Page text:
CBRE reveals 8 more insights that will shape retail sector by 2030
Los Angeles - Shopping centers of the future will become just ‘centers’ by reinventing themselves as mixed-use destinations and adding healthcare, educational and leisure uses, according to new insights from The Future Of Retail 2030, a series from CBRE.
CBRE also foresees that the focus of traditional gas stations will change as they become important mini-logistic hubs, including serving as collection points for online shoppers. Another prediction: Ownership of electric and hydrogen-powered vehicles will become more common, and there will be an increased need for fast-charging points.
“Retail will evolve at a quickening pace, reshaping the roles of the shopping center, the gas station, and the store,” said Natasha Patel, CBRE Director, Global Retail Research. “The speed of change may catch some people by surprise, as the mindset and requirements of the consumer will evolve more quickly than the industry can adapt. This means that investors and occupiers need to get ahead of the changing trends rather than catching up.”
CBRE’s Future of Retail 2030 examines 40 “futurist” insights on how the world of retail will change in the future - amid changes in consumers’ lifestyles, urban environments, retail operations, logistics and other trends affecting the industry. CBRE revealed the first eight of those trends in early November at MAPIC, the retail real estate conference in France.
“These insights are wide ranging, but we do see common themes,” said Anthony Buono, CBRE Executive Managing Director of Retail Advisory & Transaction Services, the Americas. “Customers want quick access to goods and services across any and all channels, and they want meaningful experiences around their purchases, be that education, entertainment or wellness.”
Other insights outlined by CBRE in the Retail 2030 series include:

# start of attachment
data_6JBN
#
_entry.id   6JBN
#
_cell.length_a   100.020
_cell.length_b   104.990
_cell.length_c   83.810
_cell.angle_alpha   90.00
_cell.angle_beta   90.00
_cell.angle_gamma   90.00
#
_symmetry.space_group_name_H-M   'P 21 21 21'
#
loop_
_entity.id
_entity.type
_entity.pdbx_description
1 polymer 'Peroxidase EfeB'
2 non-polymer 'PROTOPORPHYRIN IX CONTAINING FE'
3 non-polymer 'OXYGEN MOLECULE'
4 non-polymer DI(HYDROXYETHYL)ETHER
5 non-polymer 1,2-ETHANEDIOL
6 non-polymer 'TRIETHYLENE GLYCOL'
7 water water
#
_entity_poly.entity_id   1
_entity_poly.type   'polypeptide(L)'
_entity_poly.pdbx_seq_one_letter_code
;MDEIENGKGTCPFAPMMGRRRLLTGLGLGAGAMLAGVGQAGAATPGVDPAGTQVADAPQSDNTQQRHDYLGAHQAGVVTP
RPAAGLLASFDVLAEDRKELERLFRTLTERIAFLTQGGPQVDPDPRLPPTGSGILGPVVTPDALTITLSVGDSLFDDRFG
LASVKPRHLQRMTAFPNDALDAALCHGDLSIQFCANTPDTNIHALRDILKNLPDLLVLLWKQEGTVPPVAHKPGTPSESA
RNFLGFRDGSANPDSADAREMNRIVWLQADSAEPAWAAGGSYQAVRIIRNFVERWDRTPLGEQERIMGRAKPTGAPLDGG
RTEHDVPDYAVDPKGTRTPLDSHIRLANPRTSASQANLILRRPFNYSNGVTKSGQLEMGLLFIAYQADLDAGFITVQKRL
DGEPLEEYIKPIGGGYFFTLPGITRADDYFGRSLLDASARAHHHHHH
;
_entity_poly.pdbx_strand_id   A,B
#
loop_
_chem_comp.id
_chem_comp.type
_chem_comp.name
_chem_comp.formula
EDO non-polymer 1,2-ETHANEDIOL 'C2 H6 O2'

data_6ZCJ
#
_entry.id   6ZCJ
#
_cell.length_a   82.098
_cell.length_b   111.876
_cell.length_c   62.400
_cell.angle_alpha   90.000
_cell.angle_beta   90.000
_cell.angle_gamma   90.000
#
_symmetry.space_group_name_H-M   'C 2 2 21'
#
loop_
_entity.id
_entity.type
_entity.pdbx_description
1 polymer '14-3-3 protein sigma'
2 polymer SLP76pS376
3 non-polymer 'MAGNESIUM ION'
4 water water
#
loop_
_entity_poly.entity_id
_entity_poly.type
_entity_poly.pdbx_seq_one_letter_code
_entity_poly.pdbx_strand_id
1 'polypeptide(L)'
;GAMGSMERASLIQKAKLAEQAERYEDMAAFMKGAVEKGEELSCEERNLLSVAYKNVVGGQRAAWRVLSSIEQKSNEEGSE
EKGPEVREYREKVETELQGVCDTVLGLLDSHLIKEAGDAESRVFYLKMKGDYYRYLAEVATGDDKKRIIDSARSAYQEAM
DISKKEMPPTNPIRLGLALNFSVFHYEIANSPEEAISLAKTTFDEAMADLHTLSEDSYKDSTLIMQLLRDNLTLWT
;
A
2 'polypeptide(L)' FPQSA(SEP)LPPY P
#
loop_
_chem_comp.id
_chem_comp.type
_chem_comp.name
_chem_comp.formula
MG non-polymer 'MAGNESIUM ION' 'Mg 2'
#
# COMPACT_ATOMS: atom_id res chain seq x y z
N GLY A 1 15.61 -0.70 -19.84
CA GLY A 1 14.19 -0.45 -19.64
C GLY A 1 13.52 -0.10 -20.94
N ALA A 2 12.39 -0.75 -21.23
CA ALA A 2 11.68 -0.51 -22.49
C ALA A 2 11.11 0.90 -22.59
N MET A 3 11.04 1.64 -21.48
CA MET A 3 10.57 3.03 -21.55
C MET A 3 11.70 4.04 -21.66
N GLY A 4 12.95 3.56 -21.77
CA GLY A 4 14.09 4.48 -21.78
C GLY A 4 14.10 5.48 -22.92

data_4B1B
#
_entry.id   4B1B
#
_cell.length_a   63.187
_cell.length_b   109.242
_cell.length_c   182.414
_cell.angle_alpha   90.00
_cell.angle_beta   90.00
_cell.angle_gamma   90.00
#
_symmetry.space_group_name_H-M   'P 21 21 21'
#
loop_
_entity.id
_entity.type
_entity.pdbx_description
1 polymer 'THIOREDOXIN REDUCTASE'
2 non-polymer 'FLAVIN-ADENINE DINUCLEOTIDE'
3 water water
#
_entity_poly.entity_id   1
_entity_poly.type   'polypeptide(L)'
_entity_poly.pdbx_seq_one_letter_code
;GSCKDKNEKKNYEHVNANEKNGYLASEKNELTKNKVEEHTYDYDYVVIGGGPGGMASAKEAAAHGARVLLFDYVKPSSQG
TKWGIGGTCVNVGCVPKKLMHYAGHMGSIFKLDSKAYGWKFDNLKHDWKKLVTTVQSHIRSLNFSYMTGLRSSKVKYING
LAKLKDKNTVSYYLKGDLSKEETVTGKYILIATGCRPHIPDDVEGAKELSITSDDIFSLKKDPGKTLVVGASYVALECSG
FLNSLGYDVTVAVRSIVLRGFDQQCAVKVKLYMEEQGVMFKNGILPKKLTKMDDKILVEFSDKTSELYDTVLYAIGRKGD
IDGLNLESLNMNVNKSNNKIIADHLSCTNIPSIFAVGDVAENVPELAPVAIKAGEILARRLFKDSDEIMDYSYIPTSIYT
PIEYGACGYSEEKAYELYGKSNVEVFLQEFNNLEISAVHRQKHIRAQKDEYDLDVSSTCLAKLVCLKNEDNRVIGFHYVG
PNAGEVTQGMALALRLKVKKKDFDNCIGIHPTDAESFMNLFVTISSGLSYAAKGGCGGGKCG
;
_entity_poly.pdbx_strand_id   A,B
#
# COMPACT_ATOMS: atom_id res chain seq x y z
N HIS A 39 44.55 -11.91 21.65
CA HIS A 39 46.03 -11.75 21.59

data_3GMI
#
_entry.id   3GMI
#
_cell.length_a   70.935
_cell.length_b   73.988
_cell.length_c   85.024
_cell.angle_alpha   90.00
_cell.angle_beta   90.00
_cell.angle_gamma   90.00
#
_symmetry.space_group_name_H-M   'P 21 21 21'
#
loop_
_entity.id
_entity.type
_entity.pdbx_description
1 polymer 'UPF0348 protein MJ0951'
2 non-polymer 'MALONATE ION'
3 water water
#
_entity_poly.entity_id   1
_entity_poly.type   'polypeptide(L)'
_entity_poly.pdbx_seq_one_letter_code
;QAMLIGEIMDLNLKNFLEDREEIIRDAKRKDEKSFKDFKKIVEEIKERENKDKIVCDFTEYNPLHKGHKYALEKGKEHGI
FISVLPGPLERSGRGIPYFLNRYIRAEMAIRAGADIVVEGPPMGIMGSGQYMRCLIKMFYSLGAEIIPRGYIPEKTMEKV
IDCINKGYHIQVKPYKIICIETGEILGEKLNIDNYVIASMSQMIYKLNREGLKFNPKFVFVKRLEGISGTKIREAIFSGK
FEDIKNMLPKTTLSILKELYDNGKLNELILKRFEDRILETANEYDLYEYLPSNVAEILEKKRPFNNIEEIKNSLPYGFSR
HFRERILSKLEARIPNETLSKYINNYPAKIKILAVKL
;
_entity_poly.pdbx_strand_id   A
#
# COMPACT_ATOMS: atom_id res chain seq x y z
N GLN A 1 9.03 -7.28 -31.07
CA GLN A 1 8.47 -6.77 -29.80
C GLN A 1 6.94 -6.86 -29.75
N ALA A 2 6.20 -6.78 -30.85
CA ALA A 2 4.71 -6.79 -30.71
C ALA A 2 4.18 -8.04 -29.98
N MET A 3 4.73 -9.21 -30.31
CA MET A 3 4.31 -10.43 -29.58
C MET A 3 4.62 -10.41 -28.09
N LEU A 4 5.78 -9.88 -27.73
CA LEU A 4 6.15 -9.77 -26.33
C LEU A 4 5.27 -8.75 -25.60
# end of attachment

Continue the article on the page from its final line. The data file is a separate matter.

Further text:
Smartphones will no longer exist but mobile commerce will grow
As the technology of augmented and virtual reality matures, there will be a decrease in the overall dependency on smartphones. Instead, smaller and wearable gadgets will connect people to the Internet of Things and provide access to most information and services. Retailers and landlords will need to prepare to provide digitally enabled environments that can leverage consumers’ connectivity. These environments will need to complement—not compete—with consumers’ digital access.
Independent stores and F&B operators will be more prevalent
Retail destinations will feature unique offerings curated towards the local clientele. Retail chains will begin to further develop ‘local’ concepts and brand names to give the appearance of independence.
The in-store checkout desk will be replaced by faster cashless ways to pay
Many retailers have already taken away the physical checkout desk. This is likely to continue as technology plays an increasingly important role as an enabler of retail sales. This will result in a reduction in the number of retail assistants required in this part of the customer’s in-store experience.
Fitting rooms will help as opposed to hinder the shopping experience
Technology will allow customers to try on an outfit in a virtual environment and show items already owned in combination with the item being considered for purchase. Fitting room technology will also allow the customer to request a different size or style via touchscreen. This will negate the need to leave the fitting room.
The number of wellness establishments will grow
The ‘Instagram generation’ will continue to evolve and will have an even greater interest in looking and feeling good. Fitness centers will become commonplaces in malls, urban areas and in new-build residential properties.
Retail will be leisure
As stores become showrooms, in-store leisure elements will dramatically increase. The divide between retail and leisure will become blurred as retail brands address the need for an experience in their store.